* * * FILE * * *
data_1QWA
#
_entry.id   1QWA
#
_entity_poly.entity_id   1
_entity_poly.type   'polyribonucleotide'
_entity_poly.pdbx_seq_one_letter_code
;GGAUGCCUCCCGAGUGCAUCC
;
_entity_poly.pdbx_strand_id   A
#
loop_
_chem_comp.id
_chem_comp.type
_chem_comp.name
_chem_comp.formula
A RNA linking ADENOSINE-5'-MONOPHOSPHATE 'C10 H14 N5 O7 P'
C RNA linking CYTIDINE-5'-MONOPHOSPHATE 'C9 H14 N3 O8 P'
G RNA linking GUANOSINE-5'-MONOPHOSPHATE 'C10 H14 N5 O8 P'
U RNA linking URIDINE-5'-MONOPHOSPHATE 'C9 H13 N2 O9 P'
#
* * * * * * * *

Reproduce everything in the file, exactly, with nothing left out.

data_1QWA
#
_entry.id   1QWA
#
_entity_poly.entity_id   1
_entity_poly.type   'polyribonucleotide'
_entity_poly.pdbx_seq_one_letter_code
;GGAUGCCUCCCGAGUGCAUCC
;
_entity_poly.pdbx_strand_id   A
#
loop_
_chem_comp.id
_chem_comp.type
_chem_comp.name
_chem_comp.formula
A RNA linking ADENOSINE-5'-MONOPHOSPHATE 'C10 H14 N5 O7 P'
C RNA linking CYTIDINE-5'-MONOPHOSPHATE 'C9 H14 N3 O8 P'
G RNA linking GUANOSINE-5'-MONOPHOSPHATE 'C10 H14 N5 O8 P'
U RNA linking URIDINE-5'-MONOPHOSPHATE 'C9 H13 N2 O9 P'
#